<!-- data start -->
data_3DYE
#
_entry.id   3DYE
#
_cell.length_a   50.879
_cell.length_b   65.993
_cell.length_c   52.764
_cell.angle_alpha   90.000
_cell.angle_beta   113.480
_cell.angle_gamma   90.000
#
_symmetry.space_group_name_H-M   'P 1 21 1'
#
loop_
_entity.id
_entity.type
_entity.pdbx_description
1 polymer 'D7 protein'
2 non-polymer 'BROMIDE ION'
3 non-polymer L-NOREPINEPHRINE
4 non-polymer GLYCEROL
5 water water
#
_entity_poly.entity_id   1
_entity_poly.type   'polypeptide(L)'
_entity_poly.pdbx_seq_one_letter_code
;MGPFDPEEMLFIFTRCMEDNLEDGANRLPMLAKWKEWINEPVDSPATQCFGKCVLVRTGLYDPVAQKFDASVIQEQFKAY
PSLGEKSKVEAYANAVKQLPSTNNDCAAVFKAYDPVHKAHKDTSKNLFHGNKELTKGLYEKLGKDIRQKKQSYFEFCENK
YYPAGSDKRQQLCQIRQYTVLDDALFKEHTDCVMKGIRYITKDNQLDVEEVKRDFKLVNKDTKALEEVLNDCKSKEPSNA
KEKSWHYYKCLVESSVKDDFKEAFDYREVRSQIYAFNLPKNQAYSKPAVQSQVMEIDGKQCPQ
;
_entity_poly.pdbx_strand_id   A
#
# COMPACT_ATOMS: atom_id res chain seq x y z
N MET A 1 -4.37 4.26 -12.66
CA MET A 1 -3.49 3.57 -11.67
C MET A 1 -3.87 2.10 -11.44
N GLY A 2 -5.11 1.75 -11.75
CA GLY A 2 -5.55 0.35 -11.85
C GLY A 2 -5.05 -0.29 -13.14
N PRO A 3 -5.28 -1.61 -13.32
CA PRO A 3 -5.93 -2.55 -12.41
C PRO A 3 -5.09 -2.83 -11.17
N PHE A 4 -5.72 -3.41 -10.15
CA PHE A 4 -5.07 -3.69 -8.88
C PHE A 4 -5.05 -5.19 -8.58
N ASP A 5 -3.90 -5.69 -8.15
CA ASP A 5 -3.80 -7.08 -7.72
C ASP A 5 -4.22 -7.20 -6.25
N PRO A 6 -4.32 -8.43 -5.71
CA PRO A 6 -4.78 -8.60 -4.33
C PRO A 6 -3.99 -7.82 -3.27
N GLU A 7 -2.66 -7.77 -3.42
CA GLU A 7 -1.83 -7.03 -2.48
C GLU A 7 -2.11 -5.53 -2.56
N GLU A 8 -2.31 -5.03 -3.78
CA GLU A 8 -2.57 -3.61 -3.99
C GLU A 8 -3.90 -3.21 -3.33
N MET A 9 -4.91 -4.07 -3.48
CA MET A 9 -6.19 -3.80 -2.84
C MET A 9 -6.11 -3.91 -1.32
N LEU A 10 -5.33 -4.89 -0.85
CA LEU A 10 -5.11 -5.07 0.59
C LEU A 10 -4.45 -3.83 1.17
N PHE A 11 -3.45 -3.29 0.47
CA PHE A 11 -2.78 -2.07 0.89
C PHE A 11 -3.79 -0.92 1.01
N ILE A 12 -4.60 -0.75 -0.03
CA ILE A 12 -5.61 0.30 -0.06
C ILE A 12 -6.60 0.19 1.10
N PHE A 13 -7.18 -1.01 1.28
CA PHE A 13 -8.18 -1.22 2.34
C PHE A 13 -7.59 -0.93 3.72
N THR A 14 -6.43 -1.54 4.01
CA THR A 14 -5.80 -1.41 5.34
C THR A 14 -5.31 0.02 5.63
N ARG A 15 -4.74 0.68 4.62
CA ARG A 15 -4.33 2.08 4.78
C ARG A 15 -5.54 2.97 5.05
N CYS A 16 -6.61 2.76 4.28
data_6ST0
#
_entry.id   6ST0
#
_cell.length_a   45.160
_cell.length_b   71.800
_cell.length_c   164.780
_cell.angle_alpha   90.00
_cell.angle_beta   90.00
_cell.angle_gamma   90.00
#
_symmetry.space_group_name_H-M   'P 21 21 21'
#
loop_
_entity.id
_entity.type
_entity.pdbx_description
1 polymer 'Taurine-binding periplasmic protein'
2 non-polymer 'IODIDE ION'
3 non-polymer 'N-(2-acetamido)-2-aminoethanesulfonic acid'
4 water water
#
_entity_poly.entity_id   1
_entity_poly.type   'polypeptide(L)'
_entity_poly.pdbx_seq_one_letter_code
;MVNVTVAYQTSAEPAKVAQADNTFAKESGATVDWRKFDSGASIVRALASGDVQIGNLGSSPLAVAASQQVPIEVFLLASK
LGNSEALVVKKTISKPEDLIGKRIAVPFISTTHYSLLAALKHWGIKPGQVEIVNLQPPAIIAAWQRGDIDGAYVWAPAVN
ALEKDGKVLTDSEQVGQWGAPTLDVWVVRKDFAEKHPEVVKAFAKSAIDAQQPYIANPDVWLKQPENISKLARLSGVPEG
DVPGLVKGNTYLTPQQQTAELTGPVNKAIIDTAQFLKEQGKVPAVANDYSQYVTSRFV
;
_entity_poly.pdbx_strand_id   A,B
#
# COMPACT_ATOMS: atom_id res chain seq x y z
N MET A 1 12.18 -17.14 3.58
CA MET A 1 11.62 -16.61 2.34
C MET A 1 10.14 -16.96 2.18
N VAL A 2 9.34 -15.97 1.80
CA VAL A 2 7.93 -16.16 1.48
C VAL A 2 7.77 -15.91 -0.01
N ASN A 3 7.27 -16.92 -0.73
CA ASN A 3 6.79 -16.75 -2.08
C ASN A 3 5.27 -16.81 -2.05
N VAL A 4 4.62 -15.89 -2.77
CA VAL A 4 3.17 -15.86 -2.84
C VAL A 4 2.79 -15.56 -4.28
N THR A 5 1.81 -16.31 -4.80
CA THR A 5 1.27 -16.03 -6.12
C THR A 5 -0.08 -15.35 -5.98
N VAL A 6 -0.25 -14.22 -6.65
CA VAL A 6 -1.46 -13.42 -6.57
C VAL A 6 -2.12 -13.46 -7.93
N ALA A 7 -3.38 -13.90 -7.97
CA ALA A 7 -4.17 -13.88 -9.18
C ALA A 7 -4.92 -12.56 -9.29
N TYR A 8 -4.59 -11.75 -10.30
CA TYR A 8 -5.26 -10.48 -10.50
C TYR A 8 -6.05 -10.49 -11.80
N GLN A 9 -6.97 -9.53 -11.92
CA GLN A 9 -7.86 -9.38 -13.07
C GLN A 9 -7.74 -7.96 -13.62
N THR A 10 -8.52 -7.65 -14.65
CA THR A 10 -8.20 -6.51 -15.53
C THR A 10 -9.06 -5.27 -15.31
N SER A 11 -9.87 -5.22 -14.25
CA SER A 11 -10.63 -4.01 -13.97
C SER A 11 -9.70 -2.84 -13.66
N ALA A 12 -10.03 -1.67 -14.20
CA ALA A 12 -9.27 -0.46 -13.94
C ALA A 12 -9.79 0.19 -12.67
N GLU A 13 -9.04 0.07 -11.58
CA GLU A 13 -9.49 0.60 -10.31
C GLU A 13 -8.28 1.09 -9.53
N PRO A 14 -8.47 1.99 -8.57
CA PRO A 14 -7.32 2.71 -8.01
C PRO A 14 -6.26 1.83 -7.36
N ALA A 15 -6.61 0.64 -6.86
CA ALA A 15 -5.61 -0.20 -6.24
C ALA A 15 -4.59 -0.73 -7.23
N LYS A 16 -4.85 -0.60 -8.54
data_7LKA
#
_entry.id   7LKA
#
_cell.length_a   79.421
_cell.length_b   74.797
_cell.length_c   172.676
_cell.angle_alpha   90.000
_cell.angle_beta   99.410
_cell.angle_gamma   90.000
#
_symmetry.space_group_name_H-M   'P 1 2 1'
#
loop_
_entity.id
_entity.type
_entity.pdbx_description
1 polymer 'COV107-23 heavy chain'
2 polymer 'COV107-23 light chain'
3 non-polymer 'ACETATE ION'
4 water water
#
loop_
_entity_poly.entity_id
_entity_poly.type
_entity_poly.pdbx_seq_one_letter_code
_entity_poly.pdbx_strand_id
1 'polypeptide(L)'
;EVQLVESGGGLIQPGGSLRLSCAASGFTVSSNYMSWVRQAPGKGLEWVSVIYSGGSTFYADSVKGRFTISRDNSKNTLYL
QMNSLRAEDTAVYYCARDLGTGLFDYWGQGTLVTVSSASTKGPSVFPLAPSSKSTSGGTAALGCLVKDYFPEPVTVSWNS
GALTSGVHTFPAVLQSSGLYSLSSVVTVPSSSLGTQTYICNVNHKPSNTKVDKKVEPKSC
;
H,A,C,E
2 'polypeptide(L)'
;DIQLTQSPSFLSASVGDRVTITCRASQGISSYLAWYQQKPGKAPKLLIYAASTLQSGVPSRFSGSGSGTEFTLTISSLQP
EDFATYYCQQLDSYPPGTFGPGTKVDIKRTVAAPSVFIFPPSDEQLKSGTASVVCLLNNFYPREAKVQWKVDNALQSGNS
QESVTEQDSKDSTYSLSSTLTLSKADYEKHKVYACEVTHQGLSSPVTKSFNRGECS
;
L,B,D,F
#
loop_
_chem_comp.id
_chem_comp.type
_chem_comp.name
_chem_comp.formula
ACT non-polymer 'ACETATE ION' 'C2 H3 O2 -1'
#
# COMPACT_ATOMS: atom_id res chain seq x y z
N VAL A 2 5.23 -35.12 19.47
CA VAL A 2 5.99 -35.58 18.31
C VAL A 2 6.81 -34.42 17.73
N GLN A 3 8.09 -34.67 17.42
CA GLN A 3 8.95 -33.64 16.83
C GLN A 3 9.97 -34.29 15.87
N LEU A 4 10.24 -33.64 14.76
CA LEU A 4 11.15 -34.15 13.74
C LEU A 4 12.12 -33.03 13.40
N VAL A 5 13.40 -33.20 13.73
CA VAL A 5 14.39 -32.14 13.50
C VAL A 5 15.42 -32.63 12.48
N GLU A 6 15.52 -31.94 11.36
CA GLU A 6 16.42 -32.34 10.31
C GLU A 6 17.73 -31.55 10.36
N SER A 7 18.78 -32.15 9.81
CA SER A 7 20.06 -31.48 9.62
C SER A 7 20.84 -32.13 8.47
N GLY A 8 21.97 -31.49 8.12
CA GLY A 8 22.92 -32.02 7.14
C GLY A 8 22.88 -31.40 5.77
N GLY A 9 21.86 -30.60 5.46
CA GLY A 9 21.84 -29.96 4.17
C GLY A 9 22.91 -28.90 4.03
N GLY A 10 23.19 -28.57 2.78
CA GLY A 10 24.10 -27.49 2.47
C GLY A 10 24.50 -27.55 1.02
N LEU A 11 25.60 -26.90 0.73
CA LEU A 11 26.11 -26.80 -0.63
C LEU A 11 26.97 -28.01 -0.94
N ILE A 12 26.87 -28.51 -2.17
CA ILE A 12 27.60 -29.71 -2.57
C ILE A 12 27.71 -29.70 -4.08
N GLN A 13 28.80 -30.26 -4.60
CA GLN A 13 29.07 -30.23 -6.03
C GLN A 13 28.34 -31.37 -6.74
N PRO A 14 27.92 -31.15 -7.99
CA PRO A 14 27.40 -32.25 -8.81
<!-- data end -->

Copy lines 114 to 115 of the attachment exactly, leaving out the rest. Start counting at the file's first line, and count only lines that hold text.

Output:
N MET A 1 12.18 -17.14 3.58
CA MET A 1 11.62 -16.61 2.34